With the new-for-2001 Sport Trac, Ford was the first to put a short pickup bed on the back of an SUV passenger cabin, then based on the Ranger just as prior Explorers were. The shape has not taken off like gangbusters, but Sport Trac has managed to sell between 48,500 units and 83,600 units most years, with little marketing support behind it. And its owners are enthusiastic enough to have created a fan-based web site (www.mysporttrac.com) and an annual two-day rally in June (Ford will support one of the two days this year). Along with the annual Louisville meet, centered around the truck’s production location, there have been regional meets all over the country. Since its launch, sales have dropped below 40,000 units only twice, and in 2005 this was in part due to a short production year.

Ford_07_SportTrac_bl_frontstreet.jpg

Not only are there enough buyers who appreciate this combination and enough opportunity for sharing components for Ford to keep it alive and bring us the second generation Explorer Sport Trac for 2007, some in the competition have borrowed from the playbook. GM takes on this configuration compete amongst full-size crew-cab pickups, and include the Chevrolet Avalanche/Cadillac Escalade EXT and Hummer H2 SUT, though GM adds a mid-gate for hauling even longer loads. Honda’s Ridgeline goes most directly up against the latest Explorer Sport Trac. If Dodge’s Rampage concept (Chicago, 2006) is any indication, they are at least considering playing in this group. The GM products are based on full-size SUVs and Honda looked to the Pilot for a base, though the platform was substantially modified. For now, there aren’t many like the Sport Trac in the automotive landscape, and it competes most directly with four-door crew cab pickups, as do Avalanche, Escalade EXT, and Ridgeline.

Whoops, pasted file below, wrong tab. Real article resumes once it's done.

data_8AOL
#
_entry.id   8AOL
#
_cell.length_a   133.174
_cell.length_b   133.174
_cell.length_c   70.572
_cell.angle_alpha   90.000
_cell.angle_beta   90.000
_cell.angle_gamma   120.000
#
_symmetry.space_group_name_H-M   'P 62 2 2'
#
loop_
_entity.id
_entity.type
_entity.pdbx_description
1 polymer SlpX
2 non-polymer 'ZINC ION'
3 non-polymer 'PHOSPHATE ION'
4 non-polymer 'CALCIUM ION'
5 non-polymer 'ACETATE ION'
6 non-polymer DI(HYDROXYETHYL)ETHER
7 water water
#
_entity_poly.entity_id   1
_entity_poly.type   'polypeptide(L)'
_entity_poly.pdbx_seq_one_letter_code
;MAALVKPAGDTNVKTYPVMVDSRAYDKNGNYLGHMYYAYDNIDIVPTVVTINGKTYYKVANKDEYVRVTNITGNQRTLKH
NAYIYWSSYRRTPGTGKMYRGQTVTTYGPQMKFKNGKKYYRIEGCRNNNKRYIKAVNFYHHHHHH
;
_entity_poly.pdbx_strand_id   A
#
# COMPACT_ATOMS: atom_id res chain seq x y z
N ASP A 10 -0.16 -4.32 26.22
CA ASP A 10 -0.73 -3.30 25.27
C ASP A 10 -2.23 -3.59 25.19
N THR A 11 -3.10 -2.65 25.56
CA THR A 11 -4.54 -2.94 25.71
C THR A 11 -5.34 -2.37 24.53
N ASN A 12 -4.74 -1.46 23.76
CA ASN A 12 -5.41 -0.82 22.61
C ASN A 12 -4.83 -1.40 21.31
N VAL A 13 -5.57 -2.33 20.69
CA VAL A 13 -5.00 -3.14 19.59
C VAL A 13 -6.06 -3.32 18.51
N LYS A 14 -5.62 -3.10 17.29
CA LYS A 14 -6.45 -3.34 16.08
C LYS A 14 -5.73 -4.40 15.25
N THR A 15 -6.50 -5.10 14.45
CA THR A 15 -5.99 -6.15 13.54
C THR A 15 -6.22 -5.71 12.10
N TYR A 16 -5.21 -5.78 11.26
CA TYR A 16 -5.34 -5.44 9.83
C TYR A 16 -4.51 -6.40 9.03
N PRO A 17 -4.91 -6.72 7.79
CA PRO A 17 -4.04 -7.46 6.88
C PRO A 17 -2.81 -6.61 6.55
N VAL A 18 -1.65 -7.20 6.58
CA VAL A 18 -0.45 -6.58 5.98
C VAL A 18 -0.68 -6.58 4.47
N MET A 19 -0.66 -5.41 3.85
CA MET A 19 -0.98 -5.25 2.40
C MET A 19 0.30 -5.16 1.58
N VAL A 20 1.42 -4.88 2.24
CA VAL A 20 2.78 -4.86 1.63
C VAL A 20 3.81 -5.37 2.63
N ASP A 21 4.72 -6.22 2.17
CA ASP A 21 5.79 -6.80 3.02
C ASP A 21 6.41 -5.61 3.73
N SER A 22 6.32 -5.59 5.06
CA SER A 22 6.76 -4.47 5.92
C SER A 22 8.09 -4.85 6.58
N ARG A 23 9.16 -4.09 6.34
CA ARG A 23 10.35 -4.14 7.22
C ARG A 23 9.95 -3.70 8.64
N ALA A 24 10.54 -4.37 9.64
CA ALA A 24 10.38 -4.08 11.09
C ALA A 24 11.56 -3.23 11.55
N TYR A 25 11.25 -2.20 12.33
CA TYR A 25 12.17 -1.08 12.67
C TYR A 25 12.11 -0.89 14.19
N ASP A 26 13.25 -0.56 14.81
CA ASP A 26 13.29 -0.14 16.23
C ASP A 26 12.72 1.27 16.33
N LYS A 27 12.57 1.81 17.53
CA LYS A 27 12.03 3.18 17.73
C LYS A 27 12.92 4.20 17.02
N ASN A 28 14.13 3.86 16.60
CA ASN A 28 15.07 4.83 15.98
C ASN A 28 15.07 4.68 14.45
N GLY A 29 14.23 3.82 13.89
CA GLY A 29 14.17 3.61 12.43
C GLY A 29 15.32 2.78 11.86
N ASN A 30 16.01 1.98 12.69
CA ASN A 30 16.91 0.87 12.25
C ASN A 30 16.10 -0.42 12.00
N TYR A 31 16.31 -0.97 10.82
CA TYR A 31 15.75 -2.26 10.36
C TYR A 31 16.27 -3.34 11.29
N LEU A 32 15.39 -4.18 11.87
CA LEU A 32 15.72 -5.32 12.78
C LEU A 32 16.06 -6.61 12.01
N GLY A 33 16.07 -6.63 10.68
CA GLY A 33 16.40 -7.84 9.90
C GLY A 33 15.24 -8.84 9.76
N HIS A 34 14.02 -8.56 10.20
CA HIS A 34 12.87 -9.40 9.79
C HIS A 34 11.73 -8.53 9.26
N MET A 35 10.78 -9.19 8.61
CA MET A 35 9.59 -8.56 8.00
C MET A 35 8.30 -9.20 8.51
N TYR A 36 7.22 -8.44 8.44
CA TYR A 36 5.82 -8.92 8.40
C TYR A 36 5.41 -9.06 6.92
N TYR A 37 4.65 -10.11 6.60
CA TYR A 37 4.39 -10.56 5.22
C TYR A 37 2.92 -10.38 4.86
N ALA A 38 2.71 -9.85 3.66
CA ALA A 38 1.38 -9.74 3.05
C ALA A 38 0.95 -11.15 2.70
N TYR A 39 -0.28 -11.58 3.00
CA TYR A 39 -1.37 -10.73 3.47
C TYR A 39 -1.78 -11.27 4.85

Chv_07_Avalanche_5.jpg

Hon_06_Ridgeline_7.jpg

In late March 2006, AutoPacific and VehicleVoice correspondents got the opportunity to climb behind the wheel of the latest Explorer Sport Trac, reaching dealers as these words are being written. Here are our first thoughts.


Continue Reading

Wheeeeeez! 2006 Buick Lucerne – Hurt by Details

0

AutoPacific staffers were all prepared to tout the new Buick Lucerne as one of the products that will revitalize Buick and help the brand regain its position as the thinking man’s Cadillac. In many ways, the Lucerne delivers, but it is held back by some fundamentals and too-obvious cost reductions.
On the positive side, the Lucerne looks good. While its styling does not turn heads, the car is pleasant to look at. The interior is very spacious and the trim is well-styled. Outward visibility is excellent to the front and sides but somewhat limited rearward due to Lucerne’s high rear deck.

Buick Lucerne F34 Blog.jpg

The trunk is gigantic. It looks capable of carrying a set of golf clubs for every occupant.